In terms of content, the scope of inquiry was limited to the evaluation of  the extent of availability of infrastructural facilities, instructional materials, trained teachers funds and  the constraints to the  effective implementation of UBE programme in primary schools in Nsukka Education Zone of Enugu State.

Research Questions

The following research questions were posed to guide the study:

1.              To what extent are infrastructural facilities available for the effective implementation of the UBE programme in primary schools?

2.              To what extent are instructional materials available for the effective implementation of UBE programme in primary school?

3.              To what extent are trained teachers available for the effective implementation of the UBE programme in primary schools?

4.              To what extent are funds adequate for the effective implementation of the UBE programme in primary schools?

5.              What are the constraints to the effective implementation of the UBE programme in primary schools?


The following null hypotheses guided the study and were tested at 0.05 level of significance.

H01 There is no significant difference between the mean ratings of head-teachers and teachers on the availability of infrastructural facilities for the effective Implementation of the UBE Programme in primary schools in Nsukka Education Zone.

H02 There is no significant difference between the mean ratings of head-teacher and teachers on the availability of instructional materials for the effective implementation of the UBE Programme in primary school in Nsukka Education Zone.

H03 There is no significant difference between the mean rating of head-teachers and teachers on the availability of trained teachers for the effective implementation of the UBE Programme in primary schools in Nsukka Education Zone.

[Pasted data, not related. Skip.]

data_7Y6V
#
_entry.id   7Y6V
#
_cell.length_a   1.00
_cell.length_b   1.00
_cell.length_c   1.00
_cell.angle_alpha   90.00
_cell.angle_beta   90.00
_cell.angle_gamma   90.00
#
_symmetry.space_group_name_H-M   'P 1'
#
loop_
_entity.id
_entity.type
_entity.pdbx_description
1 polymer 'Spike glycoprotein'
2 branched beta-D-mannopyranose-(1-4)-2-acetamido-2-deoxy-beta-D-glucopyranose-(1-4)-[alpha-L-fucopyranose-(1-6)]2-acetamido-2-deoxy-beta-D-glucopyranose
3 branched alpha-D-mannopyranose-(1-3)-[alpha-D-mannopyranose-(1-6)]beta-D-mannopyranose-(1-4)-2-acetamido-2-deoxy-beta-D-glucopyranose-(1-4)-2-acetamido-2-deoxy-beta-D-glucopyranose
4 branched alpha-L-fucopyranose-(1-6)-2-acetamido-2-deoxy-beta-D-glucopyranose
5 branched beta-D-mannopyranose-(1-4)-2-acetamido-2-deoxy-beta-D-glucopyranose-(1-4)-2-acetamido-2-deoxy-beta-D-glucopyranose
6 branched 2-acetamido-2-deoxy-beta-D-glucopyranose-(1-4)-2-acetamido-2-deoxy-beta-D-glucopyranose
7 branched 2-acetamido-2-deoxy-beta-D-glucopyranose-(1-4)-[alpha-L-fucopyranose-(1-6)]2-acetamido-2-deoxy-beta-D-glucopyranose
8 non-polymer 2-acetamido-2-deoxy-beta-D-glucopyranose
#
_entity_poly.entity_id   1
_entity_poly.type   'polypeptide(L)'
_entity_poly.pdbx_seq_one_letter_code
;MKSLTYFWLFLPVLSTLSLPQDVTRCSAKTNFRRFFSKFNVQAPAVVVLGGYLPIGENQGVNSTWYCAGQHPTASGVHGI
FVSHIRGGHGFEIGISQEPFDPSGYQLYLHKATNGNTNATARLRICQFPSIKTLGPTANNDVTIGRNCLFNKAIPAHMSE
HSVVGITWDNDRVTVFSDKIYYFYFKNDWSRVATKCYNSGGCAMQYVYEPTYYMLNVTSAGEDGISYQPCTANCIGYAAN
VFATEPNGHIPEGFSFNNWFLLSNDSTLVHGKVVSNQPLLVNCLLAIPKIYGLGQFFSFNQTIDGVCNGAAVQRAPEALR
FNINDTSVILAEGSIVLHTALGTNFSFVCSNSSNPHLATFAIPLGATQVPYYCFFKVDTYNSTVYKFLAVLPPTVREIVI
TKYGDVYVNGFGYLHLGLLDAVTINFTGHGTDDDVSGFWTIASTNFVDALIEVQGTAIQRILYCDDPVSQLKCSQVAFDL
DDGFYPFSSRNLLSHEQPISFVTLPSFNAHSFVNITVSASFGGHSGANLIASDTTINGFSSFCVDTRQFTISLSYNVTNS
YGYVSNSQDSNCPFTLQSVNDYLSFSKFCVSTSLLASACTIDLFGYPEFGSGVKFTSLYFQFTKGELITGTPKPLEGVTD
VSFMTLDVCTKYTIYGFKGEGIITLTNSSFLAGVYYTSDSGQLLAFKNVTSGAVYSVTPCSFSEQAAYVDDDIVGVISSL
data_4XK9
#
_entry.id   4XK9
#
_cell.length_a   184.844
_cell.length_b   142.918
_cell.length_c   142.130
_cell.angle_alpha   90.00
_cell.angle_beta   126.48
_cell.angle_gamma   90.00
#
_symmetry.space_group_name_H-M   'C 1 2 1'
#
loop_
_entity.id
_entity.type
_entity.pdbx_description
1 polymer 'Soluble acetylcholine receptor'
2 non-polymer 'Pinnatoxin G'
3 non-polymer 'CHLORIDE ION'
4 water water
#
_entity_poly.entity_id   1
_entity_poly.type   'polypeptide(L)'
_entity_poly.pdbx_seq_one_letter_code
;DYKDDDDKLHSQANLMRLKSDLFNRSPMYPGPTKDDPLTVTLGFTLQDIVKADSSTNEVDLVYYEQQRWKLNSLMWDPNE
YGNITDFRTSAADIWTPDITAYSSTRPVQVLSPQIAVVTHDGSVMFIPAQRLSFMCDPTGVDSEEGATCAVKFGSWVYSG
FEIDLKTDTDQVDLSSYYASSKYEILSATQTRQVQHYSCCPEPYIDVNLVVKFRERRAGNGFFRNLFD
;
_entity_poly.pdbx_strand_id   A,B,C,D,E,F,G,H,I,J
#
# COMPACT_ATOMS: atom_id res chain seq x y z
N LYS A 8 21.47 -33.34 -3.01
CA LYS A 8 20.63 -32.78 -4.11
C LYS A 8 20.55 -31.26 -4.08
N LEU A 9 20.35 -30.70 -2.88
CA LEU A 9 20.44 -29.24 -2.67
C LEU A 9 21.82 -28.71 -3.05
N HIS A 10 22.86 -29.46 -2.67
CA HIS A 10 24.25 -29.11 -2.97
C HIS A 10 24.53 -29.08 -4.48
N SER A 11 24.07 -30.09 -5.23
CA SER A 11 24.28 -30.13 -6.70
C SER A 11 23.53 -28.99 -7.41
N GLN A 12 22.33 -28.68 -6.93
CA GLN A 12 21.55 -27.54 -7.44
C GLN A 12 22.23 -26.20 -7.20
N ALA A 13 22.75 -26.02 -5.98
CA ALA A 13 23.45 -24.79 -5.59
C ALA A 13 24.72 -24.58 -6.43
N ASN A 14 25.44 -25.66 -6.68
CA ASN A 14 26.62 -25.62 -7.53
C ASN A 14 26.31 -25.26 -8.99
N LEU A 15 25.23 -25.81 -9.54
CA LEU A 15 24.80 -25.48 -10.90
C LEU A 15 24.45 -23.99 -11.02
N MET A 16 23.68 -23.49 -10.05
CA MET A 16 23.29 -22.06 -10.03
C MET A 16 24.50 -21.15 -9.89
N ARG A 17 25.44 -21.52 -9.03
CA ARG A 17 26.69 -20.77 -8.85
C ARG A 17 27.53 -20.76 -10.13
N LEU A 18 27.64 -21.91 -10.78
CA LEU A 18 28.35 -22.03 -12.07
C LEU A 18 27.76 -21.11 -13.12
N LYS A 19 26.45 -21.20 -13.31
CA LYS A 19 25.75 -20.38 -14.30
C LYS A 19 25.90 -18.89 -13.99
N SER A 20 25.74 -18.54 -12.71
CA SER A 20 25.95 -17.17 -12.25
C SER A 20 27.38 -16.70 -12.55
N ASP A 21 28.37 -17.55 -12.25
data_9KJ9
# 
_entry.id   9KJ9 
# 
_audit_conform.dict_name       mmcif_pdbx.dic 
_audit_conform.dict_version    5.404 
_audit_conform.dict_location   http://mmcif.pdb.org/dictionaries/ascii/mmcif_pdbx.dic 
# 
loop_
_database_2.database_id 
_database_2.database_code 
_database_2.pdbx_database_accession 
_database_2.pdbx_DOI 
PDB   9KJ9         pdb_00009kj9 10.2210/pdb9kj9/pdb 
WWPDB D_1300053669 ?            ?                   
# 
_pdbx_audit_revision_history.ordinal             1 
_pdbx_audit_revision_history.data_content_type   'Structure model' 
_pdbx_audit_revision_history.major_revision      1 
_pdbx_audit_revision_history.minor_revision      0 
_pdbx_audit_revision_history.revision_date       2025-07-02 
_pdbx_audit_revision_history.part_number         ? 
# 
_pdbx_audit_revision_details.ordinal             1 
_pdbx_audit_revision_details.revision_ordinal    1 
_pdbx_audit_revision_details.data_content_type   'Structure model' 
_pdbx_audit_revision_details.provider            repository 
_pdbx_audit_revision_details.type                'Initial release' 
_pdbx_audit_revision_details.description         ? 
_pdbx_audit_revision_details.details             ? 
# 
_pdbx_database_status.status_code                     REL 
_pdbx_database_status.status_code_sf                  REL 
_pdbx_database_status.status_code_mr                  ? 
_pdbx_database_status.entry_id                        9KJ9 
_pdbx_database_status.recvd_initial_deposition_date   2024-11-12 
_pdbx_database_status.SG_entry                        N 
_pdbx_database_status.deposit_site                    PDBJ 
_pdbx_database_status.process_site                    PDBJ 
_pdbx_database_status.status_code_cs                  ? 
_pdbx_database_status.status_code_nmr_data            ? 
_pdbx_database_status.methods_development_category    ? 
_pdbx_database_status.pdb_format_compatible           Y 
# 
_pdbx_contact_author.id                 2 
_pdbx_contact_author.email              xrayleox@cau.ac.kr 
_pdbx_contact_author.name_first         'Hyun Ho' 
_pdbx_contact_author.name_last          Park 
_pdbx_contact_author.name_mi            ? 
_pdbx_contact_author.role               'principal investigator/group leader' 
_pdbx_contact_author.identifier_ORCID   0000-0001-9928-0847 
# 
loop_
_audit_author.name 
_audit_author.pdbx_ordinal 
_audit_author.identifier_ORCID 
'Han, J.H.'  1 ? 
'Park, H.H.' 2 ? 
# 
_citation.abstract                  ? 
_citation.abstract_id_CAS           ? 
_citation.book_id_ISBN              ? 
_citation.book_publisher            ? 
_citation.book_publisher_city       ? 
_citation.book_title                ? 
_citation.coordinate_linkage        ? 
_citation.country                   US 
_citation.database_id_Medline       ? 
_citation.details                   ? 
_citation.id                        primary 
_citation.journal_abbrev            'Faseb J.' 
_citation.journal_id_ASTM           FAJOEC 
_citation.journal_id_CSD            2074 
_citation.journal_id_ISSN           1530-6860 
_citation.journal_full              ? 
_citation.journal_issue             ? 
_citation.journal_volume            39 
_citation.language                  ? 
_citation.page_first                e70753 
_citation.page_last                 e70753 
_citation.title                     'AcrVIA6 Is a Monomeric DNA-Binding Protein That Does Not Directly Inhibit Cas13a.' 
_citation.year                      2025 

H04 There is no significant difference between the mean ratings of head-teachers and the teachers on the adequacy of funds for the effective implementation of the UBE Programme in primary schools in Nsukka Education Zone.

H05 There is no significant difference between the mean ratings of head-teachers and teachers on the constraints to the effective implementation of the UBE Programme in primary schools in Nsukka Education Zone.


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How To Write Chapter Three Of Your Research Project (Research Methodology)

  • Methodology In Research Paper

    Chapter three of the research project or the research methodology is another significant part of the research project writing. In developing the chapter three of the research project, you state the purpose of research, research method you wish to adopt, the instruments to be used, where you will collect your data, types of data collection, and how you collected it.

    This chapter explains the different methods to be used in the research project. Here you mention the procedures and strategies you will employ in the study such as research design, study design in research, research area (area of the study), the population of the study, etc. You also tell the reader your research design methods, why you chose a particular method, method of analysis, how you planned to analyze your data.

    Your methodology should be written in a simple language such that other researchers can follow the method and arrive at the same conclusion or findings.